They have since updated that guidance, and while they still recommend separation as the “safest course of action,” because it is a controversial issue and separation has downsides, they now offer guidelines on what to do if mom chooses to room in with her baby.

They still advocate testing newborns if a mother is positive at about 24 hours of age, with repeat testing at 48 hours if the first test was negative.

In parts of the world where clean water is not guaranteed, exclusive breastfeeding might be essential to a baby’s survival. Did that influence the WHO’s guidance?

The advice from the World Health Organization is very different though!

They do not recommend any type of separation.

“Considering the benefits of breastfeeding and the insignificant role of breastmilk in the transmission of other respiratory viruses, the mother can continue breastfeeding, while applying all the necessary precautions.

For symptomatic mothers well enough to breastfeed, this includes wearing a mask when near a child (including during feeding), washing hands before and after contact with the child (including feeding), and cleaning/disinfecting contaminated surfaces – as should be done in all cases where anyone with confirmed or suspected COVID-19 interacts with others, including children.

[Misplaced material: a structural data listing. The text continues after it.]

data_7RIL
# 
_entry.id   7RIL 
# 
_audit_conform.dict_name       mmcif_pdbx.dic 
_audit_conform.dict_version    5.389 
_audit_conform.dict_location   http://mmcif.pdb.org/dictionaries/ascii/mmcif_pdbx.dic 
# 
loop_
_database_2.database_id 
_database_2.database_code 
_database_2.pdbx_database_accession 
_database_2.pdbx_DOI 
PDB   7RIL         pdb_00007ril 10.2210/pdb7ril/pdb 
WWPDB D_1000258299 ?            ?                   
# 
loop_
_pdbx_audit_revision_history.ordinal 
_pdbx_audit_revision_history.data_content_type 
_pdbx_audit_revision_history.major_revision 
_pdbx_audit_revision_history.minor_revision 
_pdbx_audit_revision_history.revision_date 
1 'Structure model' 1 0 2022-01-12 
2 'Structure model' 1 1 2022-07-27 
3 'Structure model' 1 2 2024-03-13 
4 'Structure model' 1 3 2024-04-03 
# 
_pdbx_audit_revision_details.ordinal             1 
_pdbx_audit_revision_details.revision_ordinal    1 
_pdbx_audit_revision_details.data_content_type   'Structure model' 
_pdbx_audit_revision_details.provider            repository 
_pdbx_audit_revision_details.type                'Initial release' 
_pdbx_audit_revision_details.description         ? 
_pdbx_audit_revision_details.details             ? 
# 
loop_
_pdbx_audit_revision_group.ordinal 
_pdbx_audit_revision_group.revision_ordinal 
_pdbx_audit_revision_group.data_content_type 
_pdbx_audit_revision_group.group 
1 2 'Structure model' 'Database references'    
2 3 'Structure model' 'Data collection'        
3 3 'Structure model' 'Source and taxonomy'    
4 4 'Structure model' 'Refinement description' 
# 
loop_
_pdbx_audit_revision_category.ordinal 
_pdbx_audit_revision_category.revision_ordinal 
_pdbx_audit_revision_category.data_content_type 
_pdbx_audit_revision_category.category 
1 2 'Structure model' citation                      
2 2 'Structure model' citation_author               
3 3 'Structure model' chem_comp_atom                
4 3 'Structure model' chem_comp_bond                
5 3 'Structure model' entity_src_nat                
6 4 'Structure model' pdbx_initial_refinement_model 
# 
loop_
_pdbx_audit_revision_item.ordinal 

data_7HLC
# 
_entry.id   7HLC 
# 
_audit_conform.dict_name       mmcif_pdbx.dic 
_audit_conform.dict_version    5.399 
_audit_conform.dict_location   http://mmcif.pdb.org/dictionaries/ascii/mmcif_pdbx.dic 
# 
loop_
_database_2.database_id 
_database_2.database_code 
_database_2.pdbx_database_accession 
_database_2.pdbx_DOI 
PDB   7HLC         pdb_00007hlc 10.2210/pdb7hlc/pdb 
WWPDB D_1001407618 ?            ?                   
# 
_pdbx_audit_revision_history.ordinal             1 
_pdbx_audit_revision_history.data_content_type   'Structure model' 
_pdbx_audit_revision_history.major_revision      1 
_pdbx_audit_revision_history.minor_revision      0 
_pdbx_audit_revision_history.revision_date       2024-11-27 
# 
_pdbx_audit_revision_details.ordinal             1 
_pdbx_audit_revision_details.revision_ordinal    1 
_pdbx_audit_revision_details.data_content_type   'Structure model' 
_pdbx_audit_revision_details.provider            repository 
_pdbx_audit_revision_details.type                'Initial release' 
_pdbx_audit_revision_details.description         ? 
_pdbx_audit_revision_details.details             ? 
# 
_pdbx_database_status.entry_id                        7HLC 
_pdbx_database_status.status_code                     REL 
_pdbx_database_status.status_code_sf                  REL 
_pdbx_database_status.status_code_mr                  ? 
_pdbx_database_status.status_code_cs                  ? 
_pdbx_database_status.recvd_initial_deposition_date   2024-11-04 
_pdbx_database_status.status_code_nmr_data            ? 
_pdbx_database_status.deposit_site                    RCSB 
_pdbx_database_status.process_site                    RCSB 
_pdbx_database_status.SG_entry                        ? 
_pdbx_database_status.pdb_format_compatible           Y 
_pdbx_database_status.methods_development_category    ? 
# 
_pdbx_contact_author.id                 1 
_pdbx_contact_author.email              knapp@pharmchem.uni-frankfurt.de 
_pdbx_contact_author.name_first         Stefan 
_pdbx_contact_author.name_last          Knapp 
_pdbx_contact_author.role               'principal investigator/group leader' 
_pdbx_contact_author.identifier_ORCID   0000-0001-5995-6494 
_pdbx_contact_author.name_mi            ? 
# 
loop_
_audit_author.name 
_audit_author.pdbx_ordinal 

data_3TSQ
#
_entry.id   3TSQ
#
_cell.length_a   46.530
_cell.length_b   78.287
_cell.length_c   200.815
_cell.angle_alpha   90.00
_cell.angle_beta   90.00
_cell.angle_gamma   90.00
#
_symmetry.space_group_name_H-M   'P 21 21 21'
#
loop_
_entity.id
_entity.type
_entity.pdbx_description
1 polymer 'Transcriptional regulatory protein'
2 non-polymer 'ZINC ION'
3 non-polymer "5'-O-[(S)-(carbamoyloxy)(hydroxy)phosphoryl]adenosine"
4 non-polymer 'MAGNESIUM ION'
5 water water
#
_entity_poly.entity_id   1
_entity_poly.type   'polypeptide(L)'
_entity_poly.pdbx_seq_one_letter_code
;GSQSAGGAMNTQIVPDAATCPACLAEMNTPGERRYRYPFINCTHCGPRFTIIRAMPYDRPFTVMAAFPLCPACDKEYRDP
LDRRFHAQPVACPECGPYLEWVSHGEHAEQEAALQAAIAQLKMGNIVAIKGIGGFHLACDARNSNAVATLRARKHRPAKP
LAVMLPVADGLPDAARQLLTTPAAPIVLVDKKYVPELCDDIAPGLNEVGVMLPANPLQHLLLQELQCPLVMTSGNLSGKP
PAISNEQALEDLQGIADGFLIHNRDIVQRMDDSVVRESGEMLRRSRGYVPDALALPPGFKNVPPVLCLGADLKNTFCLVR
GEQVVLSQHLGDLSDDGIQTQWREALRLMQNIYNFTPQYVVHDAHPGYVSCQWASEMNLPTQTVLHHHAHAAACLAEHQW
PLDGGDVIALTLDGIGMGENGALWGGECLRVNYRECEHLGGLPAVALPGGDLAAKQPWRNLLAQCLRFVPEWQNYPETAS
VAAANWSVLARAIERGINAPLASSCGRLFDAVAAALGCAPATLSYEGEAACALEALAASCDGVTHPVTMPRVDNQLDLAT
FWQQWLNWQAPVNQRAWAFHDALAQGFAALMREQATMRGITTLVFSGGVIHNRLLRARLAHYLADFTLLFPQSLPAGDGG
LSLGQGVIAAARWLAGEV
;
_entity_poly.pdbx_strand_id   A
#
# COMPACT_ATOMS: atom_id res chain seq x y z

If a mother is too ill, she should be encouraged to express milk and give it to the child via a clean cup and/or spoon – all while following the same infection prevention methods.”

UNICEF on Coronavirus disease (COVID-19): What parents should know

It is important to note that the WHO isn’t saying that you don’t have to take any precautions! Respiratory hygiene typically includes wearing a mask, as you can see described in the above recommendations from UNICEF, etc.

What about the American College of Obstetricians and Gynecologists (ACOG)?

“To reduce the risk of transmission of the virus that causes COVID-19 from the mother to the newborn, facilities should consider temporarily separating (eg, separate rooms) the mother who has confirmed COVID-19 or is a PUI from her baby until the mother’s transmission-based precautions are discontinued.”

ACOG Novel Coronavirus 2019 (COVID-19) Practice Advisory

They also recommend separation.

“Mothers with suspected or proven COVID-19 and their infants should not be completely separated. Mothers and infants should be allowed to remain together, after potential risks and benefits of rooming-in have been discussed and allowing for shared decision-making with families and their health care providers. There is some evidence to suggest that infants can be infected with SARS-CoV-2 postnatally.”

Canadian Paediatric Society on Breastfeeding when mothers have suspected or proven COVID-19